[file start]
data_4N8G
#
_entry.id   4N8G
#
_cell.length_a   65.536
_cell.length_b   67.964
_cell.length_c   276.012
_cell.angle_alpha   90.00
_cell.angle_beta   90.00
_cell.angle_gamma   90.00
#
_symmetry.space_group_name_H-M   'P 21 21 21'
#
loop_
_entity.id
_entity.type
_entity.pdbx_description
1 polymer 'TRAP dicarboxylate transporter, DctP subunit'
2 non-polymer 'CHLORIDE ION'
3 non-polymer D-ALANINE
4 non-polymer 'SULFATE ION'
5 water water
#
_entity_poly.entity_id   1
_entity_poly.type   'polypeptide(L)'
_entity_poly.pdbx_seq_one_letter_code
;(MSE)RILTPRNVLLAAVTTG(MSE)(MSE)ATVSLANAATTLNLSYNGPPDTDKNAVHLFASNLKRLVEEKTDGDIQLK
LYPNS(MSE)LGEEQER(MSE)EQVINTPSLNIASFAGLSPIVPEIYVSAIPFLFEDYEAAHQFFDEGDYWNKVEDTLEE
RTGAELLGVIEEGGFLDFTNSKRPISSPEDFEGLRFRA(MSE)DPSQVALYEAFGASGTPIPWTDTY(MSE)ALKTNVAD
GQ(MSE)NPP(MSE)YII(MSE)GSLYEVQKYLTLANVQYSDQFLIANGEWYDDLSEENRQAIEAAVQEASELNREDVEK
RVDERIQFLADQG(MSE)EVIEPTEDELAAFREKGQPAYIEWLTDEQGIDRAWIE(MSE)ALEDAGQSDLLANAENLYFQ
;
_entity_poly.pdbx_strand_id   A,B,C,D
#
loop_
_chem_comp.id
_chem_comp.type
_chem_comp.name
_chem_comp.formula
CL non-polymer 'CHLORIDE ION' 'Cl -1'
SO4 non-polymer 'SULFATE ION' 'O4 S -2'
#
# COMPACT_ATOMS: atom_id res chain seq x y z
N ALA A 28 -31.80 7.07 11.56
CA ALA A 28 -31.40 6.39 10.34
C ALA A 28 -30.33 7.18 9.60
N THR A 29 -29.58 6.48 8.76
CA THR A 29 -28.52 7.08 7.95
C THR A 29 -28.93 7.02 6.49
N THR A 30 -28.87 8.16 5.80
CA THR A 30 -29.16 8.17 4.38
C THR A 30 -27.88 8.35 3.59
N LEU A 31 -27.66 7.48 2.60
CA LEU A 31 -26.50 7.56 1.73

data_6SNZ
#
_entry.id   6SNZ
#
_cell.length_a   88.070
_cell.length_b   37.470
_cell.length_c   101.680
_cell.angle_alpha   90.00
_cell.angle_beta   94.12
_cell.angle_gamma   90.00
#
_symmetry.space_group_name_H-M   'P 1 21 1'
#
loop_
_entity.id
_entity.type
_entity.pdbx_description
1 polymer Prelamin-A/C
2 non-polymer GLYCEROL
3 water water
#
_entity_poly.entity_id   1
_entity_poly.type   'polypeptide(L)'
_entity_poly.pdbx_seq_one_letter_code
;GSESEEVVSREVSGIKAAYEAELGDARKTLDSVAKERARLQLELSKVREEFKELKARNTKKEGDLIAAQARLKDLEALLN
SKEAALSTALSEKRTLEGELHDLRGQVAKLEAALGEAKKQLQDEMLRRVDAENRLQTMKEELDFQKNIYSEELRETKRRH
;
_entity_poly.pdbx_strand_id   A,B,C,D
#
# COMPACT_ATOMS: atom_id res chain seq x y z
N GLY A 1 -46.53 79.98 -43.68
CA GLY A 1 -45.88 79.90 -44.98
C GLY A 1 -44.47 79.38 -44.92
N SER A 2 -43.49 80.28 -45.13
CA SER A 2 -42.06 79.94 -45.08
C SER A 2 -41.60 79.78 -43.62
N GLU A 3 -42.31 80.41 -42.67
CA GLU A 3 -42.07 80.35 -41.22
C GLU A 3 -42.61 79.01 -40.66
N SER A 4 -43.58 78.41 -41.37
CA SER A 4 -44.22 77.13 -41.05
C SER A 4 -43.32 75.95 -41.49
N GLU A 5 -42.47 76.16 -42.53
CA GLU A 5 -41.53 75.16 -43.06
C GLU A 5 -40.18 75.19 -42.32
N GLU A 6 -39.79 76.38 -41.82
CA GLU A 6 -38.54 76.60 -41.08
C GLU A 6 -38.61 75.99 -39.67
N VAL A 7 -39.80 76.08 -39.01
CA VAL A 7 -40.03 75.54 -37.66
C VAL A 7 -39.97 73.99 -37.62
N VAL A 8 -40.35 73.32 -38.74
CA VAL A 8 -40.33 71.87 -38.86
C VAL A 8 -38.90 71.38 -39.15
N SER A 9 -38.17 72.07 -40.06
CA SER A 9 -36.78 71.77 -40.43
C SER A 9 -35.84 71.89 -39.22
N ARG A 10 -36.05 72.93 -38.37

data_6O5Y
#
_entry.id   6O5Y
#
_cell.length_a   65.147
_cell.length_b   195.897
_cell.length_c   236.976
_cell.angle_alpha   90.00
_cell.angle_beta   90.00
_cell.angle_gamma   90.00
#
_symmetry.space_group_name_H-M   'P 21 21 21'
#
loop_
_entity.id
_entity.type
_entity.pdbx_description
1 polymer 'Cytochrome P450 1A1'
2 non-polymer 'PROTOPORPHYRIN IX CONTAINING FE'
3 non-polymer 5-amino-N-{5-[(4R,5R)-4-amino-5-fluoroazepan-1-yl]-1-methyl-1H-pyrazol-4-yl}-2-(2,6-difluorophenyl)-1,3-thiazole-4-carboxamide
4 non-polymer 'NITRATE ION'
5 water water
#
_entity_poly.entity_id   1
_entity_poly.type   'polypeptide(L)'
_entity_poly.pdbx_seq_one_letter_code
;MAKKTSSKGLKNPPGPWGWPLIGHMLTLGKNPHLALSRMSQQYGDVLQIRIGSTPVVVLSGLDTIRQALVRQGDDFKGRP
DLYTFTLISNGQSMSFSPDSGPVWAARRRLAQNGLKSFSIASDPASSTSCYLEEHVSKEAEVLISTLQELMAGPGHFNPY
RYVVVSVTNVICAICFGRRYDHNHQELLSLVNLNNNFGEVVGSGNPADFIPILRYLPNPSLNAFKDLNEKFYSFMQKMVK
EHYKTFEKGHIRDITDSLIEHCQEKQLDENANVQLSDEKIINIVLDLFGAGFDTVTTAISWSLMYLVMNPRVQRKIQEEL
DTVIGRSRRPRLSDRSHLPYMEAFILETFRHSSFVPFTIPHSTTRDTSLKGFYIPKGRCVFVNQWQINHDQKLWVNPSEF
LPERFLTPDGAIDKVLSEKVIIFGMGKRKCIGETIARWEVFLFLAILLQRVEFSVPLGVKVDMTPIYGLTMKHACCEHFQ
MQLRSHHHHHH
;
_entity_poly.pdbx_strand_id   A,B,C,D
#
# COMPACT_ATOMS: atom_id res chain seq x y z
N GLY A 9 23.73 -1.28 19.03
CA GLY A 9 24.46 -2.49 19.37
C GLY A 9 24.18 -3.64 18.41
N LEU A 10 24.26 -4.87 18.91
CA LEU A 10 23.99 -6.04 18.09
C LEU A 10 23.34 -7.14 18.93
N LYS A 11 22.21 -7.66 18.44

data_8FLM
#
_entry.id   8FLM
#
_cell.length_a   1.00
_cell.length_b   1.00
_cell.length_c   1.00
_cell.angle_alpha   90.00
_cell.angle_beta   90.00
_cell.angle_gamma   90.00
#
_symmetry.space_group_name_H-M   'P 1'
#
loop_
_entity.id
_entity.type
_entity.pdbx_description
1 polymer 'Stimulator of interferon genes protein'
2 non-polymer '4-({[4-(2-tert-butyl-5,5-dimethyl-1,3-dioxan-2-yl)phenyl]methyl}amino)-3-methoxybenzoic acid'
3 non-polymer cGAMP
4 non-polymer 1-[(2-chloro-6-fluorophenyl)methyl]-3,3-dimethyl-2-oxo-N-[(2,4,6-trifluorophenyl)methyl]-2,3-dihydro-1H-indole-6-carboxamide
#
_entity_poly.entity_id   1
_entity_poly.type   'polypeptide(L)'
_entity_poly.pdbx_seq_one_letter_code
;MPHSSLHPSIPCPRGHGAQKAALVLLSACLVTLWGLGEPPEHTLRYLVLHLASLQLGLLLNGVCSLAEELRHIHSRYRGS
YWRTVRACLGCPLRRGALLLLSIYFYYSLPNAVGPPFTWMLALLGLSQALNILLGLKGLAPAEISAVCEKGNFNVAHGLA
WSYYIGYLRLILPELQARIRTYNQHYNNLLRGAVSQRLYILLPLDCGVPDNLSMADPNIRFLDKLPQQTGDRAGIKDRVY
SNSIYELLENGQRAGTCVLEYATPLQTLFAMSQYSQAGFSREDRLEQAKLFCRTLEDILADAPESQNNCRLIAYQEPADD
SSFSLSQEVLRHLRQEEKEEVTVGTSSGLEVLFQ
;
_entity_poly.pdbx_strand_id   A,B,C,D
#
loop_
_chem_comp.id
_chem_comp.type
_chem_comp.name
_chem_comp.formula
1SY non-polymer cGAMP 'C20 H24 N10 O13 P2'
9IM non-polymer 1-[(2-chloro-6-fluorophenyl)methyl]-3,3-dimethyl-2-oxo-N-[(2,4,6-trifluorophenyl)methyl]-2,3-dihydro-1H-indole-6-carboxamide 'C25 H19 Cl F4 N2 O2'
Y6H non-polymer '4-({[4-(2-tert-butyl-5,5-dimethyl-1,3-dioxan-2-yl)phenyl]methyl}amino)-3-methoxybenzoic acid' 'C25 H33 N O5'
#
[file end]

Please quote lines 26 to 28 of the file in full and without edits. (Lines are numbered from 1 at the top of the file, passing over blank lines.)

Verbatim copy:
_entity_poly.pdbx_seq_one_letter_code
;(MSE)RILTPRNVLLAAVTTG(MSE)(MSE)ATVSLANAATTLNLSYNGPPDTDKNAVHLFASNLKRLVEEKTDGDIQLK
LYPNS(MSE)LGEEQER(MSE)EQVINTPSLNIASFAGLSPIVPEIYVSAIPFLFEDYEAAHQFFDEGDYWNKVEDTLEE